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VII. Creating an Advisory Committee

Apr 06, 2011 by Dr Sally

Once you have an advisor, you will be ready to form your committee. The make-up of the rest of the committee is also a strategically important decision. Ideally you want to assemble a group of mentors who will freely collaborate with you and one another, communicate openly and frequently, and support you throughout the dissertation process.

In most doctoral programs, you are required to have three committee members from your program or department; you may be encouraged to have someone from the outside who has a particular expertise that contributes to your study; and often, but not always, a reader or reviewer will be appointed to your committee at some point during the process. The role of the chair, and to a lesser extent the other committee members, is both to guide and evaluate you. The role of the reader is to offer an independent and objective appraisal of your work.

Entering the Political Arena

Select your advisor and chairperson first and then, always, always discuss the selection of the other committee members with your chair before approaching anyone else. The number one consideration is finding people who will support and even sponsor you; and, if they do not work well with your advisor, you are in for major problems along the way.

Selecting Your Committee

What do you need to look for when selecting the rest of your committee? Ideally, they should have the same qualities as your advisor or, perhaps, complement your advisor with qualities and content expertise that are not his or her strengths. In the best of all worlds, you will find experts in all your variables of interest and your methodology.

The most important criterion in composing your committee is finding a group that will support, and not impede your process.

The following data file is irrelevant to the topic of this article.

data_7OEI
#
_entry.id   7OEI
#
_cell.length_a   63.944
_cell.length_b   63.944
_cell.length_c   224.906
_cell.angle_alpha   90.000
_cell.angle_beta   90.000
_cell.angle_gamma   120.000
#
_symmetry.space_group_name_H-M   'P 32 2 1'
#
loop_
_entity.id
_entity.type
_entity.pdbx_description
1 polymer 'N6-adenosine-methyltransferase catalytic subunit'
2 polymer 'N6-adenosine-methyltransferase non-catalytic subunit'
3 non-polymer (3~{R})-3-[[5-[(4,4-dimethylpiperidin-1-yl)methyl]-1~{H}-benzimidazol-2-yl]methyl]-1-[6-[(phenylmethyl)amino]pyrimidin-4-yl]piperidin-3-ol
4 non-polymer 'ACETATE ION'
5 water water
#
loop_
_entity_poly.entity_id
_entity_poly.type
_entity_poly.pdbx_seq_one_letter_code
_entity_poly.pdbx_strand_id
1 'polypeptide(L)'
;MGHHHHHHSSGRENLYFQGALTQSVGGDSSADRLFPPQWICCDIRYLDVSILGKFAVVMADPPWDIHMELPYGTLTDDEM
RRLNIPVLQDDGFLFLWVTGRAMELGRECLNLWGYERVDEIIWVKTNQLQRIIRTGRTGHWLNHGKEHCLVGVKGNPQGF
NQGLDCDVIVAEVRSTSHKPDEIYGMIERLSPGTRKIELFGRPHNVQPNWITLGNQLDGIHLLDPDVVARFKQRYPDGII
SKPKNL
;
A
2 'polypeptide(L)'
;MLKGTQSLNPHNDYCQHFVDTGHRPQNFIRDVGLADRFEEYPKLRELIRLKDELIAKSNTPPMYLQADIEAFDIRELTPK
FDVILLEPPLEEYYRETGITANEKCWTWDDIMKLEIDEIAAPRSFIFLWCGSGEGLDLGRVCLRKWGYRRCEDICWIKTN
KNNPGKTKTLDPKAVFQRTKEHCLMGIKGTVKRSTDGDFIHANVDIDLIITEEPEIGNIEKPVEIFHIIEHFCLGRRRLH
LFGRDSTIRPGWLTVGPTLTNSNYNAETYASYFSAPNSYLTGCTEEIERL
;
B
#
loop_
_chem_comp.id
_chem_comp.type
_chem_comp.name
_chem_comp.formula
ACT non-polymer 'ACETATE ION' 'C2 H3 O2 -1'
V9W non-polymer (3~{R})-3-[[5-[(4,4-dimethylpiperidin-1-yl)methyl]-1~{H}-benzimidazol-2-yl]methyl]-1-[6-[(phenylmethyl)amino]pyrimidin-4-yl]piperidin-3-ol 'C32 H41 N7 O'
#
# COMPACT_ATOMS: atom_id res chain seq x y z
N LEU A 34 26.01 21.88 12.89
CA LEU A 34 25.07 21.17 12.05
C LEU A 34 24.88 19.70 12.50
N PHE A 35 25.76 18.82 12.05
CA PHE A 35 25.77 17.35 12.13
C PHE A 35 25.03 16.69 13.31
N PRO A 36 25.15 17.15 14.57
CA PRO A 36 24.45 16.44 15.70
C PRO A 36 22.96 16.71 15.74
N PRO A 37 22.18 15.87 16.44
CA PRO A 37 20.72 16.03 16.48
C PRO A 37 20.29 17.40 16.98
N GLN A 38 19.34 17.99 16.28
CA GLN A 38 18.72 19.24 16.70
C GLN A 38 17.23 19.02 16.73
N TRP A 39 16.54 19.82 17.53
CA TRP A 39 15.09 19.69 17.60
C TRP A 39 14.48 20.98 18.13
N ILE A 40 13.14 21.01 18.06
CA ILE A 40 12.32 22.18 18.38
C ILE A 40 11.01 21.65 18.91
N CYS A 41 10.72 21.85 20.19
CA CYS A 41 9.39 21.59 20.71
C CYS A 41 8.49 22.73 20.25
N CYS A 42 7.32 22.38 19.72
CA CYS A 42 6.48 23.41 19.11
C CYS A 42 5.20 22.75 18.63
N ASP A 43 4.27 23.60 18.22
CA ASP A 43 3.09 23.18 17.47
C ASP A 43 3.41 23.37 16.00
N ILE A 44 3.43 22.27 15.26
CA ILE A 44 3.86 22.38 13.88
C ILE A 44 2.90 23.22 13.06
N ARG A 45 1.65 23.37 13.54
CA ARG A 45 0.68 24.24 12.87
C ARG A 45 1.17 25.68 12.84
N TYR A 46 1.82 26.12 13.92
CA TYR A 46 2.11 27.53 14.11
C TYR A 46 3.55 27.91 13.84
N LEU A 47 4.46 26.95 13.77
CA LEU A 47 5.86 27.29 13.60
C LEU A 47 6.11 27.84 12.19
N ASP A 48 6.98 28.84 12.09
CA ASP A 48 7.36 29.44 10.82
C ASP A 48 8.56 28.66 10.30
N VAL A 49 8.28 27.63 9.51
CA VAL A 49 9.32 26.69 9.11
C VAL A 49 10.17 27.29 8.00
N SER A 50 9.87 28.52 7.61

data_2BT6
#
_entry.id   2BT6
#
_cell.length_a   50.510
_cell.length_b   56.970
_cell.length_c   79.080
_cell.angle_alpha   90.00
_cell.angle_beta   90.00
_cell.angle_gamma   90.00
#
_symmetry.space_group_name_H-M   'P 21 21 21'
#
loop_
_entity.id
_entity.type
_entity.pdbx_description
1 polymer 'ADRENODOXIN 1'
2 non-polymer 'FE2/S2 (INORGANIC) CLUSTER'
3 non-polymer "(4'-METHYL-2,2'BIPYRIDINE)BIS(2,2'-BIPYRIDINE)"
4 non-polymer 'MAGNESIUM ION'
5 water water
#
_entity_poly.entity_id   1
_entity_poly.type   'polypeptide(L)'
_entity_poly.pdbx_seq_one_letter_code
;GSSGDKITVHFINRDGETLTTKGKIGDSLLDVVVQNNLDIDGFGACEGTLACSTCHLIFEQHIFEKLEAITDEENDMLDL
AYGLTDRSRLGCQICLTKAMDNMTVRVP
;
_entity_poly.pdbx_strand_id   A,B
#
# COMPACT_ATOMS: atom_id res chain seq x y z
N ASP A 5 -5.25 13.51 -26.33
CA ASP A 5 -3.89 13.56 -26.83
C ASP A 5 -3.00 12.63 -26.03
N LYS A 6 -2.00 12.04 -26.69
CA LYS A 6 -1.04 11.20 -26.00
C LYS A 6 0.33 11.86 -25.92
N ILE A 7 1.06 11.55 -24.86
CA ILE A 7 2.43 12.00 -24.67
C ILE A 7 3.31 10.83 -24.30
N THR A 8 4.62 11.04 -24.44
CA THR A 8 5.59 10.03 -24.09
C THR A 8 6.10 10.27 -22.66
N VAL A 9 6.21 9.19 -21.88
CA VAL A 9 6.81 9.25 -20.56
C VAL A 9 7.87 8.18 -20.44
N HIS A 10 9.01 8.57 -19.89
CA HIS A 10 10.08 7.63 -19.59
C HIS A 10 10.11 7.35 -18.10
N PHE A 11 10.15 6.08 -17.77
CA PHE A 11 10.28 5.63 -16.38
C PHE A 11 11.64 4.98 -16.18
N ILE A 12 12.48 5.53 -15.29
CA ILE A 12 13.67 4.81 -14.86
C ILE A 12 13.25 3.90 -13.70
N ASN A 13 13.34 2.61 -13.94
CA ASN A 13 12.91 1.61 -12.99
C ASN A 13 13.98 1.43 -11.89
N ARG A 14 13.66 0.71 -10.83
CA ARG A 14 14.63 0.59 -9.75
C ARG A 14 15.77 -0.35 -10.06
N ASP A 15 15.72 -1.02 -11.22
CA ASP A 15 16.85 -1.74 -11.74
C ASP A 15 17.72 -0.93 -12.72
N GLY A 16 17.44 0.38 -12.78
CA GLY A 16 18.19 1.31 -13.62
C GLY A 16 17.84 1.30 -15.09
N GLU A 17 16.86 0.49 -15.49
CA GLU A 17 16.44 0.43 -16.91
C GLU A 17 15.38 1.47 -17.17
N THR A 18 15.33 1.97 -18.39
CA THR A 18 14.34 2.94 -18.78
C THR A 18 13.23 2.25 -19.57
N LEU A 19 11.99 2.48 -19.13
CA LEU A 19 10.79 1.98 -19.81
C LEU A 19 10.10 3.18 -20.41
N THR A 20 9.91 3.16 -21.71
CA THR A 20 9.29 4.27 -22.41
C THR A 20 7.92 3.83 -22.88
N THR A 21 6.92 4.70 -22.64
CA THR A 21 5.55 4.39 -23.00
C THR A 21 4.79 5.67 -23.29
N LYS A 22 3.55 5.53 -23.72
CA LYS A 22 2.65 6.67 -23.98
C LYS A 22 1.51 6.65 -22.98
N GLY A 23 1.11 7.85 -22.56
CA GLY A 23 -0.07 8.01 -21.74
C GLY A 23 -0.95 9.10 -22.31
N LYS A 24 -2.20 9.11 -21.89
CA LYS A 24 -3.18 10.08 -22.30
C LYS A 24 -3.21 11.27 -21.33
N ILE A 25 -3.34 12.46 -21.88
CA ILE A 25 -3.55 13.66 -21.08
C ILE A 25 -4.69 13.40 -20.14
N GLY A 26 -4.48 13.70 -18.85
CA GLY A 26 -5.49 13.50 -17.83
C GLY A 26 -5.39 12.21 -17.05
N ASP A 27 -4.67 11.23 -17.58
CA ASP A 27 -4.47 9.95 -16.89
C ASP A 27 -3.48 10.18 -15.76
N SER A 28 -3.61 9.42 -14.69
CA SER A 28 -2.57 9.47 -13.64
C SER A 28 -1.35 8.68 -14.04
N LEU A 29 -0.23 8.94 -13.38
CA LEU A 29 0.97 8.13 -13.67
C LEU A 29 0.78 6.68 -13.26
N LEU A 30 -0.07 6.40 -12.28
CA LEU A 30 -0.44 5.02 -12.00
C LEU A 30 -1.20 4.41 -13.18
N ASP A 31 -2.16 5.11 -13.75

Look for committee members who will provide useful advice and guidance, but who will respect and defer to your advisor, so that you do not end up in an impossible situation of having too many chiefs on your committee. Avoid any committee member who has a reputation of being an obstructionist and, thereby, has the potential to slow down your process. On the other hand, you will strengthen your dissertation and your chances of successfully completing the final defense of your work if you actively seek out and learn to manage rigorous and critical feedback in the early stages of the process. The bottom line is that the better the design of your study, the more likely you will find the support you need to see it through to completion.

Once you and your advisor have chosen the rest of your committee members, the next hurdle you face is to convince them to join your committee, support you, and become your sponsors. Faculty are under no obligation to do so and may be unwilling to serve on your committee unless they feel professional pressure or can see a benefit for themselves. One of the very best ways to handle this is to have your advisor approach them and enroll them by extolling your personal and professional virtues. If and when you do approach potential committee members, see yourself as they see you, and sell them on your merits as an academic scholar in the same way you did when you approached your advisor.

As you are considering the composition of your committee, plan ahead: The dissertation involves a lengthy journey, and the odds of someone dropping off your committee are somewhat higher than you might wish to consider, especially if you appear to be taking too long. If you can avoid starting over with someone who has not been part of your entire process, you will be in a much more secure position. If at all possible, put at least one more person on your committee than your program or university requires so you never need to go out searching for a new member when you should be fully engaged in the dissertation process itself. Be strategic in considering which of your committee members could step in as chair if you lose your advisor during the process.

Last of all, with your advisor and all of your committee members, regard the initial stage of your proposal writing as a courtship period. If you find that one of your members is unavailable, uncompromising, or unworkable in some way, make changes early in the process. The longer you wait, the more difficult it will become to replace the troublesome committee member, and you may find yourself stranded along your dissertation journey, unable to proceed.


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